Synopsis – Sep 22, 2011
|Posted Date:||Sep 22, 2011|
|FedBizOpps Posted Date:||Sep 22, 2011|
|Recovery and Reinvestment Act Action:||No|
|Original Response Date:||Sep 27, 2011|
|Current Response Date:||Sep 27, 2011|
|Classification Code:||A — Research and Development|
|NAICS Code:||336415 – Guided Missile and Space Vehicle Propulsion Unit and Propulsion Unit Parts Manufacturing|
Contracting Office Address
NASA/George C. Marshall Space Flight Center, Procurement Office, Marshall Space Flight Center, AL 35812
NASA recently announced the development of the Space Launch System — an advanced heavy-lift launch vehicle that will provide an entirely new national capability for human exploration beyond Earth’s orbit. The Space Launch System will give the nation a safe, affordable and sustainable means of reaching beyond our current limits and opening up new discoveries from the unique vantage point of space.
The Space Launch System, or SLS, will be designed to carry NASA’s Orion Multi-Purpose Crew Vehicle, as well as important cargo, equipment and science experiments to Earth’s orbit and destinations beyond. Additionally, the SLS will serve as a back up for commercial and international partner transportation services to the International Space Station.
The SLS will incorporate technological investments from the Space Shuttle Program and the Constellation Program in order to take advantage of proven hardware and cutting-edge tooling and manufacturing technology that will significantly reduce development and operations costs. It will consist of Core and Upper Stages with common avionics. It will use a liquid hydrogen and liquid oxygen propulsion system, which will include the RS-25D engine from the Space Shuttle Program for the Core Stage and the J-2X engine for the Upper Stage. SLS also will use dual solid rocket boosters for the initial development flights, while follow-on boosters will be obtained through competition based on performance and interface requirements. The SLS will have an initial lift capacity of 70 metric tons, or more than 154,000 pounds. The lift capacity will be evolvable to 130 metric tons, or more than 286,000 pounds. The first developmental flight is targeted for the end of 2017.
The specific architecture was selected after careful analysis of the combination of technologies that would most effectively meet the SLS capability requirements. The architecture also utilizes an evolvable development approach, which allows NASA to address high-cost development activities early on in the program and take advantage of higher buying power before inflation erodes the available funding of a fixed budget. This architecture also enables NASA to leverage existing capabilities and lower development costs by using liquid hydrogen and liquid oxygen for both the Core and Upper Stages. Additionally, this architecture provides a modular launch vehicle that can be configured for specific mission needs using a variation of common elements. NASA may not need to lift 130 metric tons for each mission and the flexibility of this modular architecture allows the agency to use different configurations by using Core Stage engines, Upper Stage, and booster combinations to achieve the most efficient launch vehicle for the desired mission.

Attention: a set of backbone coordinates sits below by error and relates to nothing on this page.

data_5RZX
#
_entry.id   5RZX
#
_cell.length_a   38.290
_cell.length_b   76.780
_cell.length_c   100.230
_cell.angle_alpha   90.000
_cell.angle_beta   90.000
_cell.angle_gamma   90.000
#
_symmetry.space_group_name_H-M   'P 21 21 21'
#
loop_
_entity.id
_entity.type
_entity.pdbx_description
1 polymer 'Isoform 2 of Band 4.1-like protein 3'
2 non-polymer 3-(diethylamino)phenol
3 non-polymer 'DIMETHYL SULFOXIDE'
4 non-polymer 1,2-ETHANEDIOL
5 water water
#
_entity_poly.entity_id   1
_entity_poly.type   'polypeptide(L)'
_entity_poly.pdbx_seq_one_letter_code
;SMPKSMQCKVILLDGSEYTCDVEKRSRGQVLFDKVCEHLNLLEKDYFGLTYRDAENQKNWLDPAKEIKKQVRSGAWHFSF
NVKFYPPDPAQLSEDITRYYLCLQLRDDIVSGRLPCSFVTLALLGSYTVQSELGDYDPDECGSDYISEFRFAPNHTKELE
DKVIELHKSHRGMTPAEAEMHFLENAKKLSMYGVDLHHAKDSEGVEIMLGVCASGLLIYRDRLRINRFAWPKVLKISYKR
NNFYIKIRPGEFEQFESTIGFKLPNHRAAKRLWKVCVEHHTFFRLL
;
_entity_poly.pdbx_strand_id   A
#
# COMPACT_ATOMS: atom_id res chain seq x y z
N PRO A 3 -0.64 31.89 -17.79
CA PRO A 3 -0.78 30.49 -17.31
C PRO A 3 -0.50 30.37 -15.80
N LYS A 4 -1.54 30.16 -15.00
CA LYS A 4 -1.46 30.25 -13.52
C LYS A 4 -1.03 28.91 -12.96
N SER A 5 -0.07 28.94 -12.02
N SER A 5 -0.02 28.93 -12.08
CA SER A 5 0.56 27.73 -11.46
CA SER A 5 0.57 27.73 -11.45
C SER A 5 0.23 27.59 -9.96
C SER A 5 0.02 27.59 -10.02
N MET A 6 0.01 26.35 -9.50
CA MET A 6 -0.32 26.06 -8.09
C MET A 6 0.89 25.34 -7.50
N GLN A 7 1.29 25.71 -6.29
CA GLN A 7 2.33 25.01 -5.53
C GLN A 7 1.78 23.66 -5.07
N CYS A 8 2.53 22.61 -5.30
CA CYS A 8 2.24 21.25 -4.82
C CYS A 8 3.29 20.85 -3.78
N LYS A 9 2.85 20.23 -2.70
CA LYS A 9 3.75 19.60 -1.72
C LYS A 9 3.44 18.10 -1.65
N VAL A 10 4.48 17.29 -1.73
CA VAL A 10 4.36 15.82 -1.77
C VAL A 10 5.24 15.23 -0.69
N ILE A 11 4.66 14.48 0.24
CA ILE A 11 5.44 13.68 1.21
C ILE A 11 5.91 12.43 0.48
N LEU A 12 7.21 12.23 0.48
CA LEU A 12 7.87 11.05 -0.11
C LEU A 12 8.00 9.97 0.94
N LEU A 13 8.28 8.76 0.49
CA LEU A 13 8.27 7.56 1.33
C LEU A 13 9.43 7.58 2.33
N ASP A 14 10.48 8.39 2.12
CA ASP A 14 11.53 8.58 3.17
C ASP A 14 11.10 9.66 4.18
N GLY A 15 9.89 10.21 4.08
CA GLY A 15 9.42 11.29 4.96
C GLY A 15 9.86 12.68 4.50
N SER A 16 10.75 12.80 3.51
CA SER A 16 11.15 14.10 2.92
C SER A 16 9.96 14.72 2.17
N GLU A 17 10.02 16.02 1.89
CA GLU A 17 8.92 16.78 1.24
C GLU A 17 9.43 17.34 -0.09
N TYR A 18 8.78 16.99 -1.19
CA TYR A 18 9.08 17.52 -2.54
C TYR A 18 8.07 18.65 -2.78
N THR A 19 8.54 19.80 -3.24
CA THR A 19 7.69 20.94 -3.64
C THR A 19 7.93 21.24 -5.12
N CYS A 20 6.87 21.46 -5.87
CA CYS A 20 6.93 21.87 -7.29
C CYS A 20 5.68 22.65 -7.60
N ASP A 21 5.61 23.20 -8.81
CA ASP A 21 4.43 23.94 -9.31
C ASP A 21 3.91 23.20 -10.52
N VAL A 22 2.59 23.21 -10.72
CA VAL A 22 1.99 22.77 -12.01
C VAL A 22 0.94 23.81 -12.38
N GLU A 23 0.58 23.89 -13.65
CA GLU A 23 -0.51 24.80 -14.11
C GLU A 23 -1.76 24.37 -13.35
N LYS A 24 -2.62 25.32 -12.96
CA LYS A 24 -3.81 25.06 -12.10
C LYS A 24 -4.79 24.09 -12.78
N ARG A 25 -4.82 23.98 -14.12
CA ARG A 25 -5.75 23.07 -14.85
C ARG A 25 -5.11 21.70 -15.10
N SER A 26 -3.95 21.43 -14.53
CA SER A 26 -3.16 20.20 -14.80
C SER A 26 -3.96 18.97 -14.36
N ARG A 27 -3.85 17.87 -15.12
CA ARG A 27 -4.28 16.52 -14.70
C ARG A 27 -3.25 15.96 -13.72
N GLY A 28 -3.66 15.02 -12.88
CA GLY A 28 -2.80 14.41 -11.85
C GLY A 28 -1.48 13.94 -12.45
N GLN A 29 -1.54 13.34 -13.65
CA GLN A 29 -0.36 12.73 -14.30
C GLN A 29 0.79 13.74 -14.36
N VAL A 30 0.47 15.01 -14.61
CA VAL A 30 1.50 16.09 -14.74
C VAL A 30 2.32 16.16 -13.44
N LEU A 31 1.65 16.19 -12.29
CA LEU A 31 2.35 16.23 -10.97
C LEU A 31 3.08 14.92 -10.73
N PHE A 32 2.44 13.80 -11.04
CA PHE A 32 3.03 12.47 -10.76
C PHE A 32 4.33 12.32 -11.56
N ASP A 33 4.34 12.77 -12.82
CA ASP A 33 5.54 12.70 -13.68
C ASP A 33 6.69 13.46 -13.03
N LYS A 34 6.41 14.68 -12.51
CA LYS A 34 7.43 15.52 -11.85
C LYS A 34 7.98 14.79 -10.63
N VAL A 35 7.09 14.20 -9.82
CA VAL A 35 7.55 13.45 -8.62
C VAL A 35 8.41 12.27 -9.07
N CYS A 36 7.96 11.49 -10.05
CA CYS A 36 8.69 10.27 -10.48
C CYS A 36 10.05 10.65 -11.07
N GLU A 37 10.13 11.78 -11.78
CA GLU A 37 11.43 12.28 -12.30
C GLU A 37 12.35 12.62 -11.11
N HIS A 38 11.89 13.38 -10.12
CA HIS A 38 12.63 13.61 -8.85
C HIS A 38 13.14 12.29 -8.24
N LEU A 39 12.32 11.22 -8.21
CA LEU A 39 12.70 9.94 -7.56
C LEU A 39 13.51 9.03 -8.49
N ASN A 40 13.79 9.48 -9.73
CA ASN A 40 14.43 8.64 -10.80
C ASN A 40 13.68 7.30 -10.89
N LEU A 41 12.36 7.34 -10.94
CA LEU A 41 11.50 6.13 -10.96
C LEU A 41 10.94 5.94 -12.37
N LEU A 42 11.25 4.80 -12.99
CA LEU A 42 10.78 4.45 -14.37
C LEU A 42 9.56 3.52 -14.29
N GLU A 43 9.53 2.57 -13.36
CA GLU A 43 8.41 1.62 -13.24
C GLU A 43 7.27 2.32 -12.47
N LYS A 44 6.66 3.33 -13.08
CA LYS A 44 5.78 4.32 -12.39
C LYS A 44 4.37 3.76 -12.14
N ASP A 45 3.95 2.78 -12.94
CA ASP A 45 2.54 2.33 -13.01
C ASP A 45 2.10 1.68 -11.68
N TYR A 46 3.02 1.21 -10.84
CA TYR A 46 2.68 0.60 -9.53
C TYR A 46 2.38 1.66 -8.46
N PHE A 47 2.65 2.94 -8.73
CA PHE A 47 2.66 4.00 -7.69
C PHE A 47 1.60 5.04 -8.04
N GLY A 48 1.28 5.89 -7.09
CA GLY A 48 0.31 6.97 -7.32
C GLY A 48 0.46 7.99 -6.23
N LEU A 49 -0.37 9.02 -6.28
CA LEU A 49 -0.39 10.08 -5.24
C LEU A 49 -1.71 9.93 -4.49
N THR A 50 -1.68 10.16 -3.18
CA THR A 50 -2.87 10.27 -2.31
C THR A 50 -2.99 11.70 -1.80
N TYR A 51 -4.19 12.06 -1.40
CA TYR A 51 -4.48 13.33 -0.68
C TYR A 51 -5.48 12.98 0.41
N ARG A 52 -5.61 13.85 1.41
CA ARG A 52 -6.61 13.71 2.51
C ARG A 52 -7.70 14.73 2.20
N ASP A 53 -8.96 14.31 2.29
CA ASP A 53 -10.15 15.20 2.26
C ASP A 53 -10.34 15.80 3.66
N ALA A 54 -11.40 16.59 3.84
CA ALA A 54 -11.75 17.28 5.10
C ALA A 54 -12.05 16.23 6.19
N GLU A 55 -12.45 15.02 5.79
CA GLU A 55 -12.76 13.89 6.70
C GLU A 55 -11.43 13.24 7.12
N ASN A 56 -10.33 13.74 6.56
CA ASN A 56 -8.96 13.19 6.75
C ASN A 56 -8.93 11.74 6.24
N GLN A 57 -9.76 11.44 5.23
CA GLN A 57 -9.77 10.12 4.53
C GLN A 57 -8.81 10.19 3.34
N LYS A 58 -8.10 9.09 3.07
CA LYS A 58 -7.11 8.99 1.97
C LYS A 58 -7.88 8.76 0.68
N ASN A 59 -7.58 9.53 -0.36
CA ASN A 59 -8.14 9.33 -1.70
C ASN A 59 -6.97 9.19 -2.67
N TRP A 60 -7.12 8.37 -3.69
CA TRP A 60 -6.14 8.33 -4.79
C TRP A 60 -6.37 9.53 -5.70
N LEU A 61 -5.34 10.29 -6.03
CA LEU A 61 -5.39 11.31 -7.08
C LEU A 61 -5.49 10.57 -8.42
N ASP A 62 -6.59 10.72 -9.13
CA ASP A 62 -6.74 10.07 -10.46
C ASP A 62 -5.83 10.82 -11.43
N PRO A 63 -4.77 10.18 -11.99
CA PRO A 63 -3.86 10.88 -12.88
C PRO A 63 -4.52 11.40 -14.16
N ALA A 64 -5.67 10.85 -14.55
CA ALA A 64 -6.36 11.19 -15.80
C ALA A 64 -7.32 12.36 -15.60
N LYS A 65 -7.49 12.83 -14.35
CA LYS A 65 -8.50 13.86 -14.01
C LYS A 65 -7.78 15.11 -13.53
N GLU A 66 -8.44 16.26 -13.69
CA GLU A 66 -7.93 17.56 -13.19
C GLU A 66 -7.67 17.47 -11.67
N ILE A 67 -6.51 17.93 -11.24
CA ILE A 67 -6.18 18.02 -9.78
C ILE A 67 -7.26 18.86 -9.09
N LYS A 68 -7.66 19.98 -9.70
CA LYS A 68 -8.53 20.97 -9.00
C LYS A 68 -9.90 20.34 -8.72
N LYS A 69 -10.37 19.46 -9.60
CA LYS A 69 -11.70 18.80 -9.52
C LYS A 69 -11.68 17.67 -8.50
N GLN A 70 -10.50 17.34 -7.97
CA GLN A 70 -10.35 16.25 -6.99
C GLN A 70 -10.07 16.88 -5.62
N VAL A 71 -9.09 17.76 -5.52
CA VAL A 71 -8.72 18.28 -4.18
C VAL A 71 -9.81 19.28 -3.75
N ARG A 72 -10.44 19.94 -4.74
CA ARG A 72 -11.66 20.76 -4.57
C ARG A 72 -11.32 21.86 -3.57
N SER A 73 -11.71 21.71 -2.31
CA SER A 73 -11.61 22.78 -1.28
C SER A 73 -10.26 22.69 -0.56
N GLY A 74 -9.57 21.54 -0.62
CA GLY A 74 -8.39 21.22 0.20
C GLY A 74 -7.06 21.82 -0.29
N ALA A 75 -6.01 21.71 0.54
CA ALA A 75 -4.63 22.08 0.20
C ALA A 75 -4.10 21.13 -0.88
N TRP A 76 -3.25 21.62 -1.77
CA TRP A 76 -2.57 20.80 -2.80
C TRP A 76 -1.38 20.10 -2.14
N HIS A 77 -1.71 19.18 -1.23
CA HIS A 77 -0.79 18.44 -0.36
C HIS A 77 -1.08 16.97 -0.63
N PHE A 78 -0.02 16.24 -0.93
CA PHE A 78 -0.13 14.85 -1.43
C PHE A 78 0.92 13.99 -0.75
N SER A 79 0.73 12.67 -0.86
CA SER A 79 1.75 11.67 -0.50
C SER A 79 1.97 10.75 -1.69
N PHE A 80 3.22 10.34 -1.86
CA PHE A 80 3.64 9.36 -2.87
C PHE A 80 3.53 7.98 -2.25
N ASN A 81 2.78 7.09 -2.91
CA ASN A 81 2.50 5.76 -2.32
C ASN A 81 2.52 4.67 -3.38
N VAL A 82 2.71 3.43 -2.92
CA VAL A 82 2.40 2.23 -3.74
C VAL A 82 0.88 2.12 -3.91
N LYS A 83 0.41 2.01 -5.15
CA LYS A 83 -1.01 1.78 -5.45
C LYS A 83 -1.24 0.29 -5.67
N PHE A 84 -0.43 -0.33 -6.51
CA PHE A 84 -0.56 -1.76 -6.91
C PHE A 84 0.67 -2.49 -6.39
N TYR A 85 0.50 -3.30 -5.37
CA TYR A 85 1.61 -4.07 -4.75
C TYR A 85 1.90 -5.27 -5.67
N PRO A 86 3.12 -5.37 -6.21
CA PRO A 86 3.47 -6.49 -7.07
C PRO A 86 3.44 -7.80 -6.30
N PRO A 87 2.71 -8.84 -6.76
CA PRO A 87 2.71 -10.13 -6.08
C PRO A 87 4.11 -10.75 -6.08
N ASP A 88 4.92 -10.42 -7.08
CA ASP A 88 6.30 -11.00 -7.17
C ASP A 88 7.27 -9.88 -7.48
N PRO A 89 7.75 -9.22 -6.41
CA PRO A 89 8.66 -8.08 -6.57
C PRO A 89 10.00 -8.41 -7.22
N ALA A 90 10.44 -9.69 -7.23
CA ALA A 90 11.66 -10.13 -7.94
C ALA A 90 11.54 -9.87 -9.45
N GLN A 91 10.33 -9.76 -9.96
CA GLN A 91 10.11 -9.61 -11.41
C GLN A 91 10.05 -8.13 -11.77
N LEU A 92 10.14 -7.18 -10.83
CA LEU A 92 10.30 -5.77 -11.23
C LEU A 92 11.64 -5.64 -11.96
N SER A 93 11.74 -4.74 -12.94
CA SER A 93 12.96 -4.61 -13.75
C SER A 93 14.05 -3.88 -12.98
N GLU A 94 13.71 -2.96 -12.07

The SLS vehicle procurements will be structured to meet the Agency’s requirement for an affordable and evolvable vehicle within a schedule that supports various mission requirements. Procurements will include utilization of existing assets to expedite development, as well as further development of technologies and future competitions for advanced systems and key technology areas specific to SLS evolved vehicle needs. Detailed synopses will be issued in the near future for the individual procurements as required by regulation.
Initial planning is for the following:
- Boosters – utilization of the five segment Ares First Stage Boosters under the existing contract for the initial flights, the first of which is targeted for the end of 2017.
- Advanced Boosters – to be utilized for missions beyond the initial flights -The Agency will not specify solutions (i.e. liquid or solid propulsion may be proposed), but will instead solicit solutions to meet performance and interface requirements. -A risk reduction solicitation will be issued later this calendar year to improve the competitiveness of competing propulsion technologies and business cases before work begins on the actual Design, Development, Test and Evaluation (DDT&E) of the final booster configuration. -DDT&E will be solicited in the 2013-2014 timeframe after results are received from the risk reduction effort.
- Stages – utilization of the existing Ares Upper Stage contract for the integrated SLS Core Stage and Upper Stage for the initial SLS capability through 2021.
- Avionics – utilization of the existing Ares Instrument Unit Avionics contract for the initial SLS capability through 2021.
- Engines – for the Core and Upper Stages -Core Stage Engine – utilization of the existing inventory of RS-25Ds for the initial SLS capability. -Upper Stage Engine – utilization of the existing Ares J-2X development contract.
- Spacecraft and Payload Adaptors, and Payload Fairing– initial in-house design efforts followed by competitive acquisitions beginning in the 2013 timeframe.
- Advanced development – a combination of in-house tasks and competitive opportunities for industry and academia beginning in 2012.
- Systems Engineering and Integration – NASA led at least through SLS critical design review (CDR) in 2014.
More details will be forthcoming in the near future to include presentations at the SLS Industry Day to be conducted on September 29, 2011, at the Davidson Center, in Huntsville, AL. Registration information can be found at http://prod.nais.nasa.gov/cgi-bin/eps/synopsis.cgi?acqid=148572 . Questions and comments may be submitted to Earl Pendley, telephone number 256-544-2949, or via email at firstname.lastname@example.org.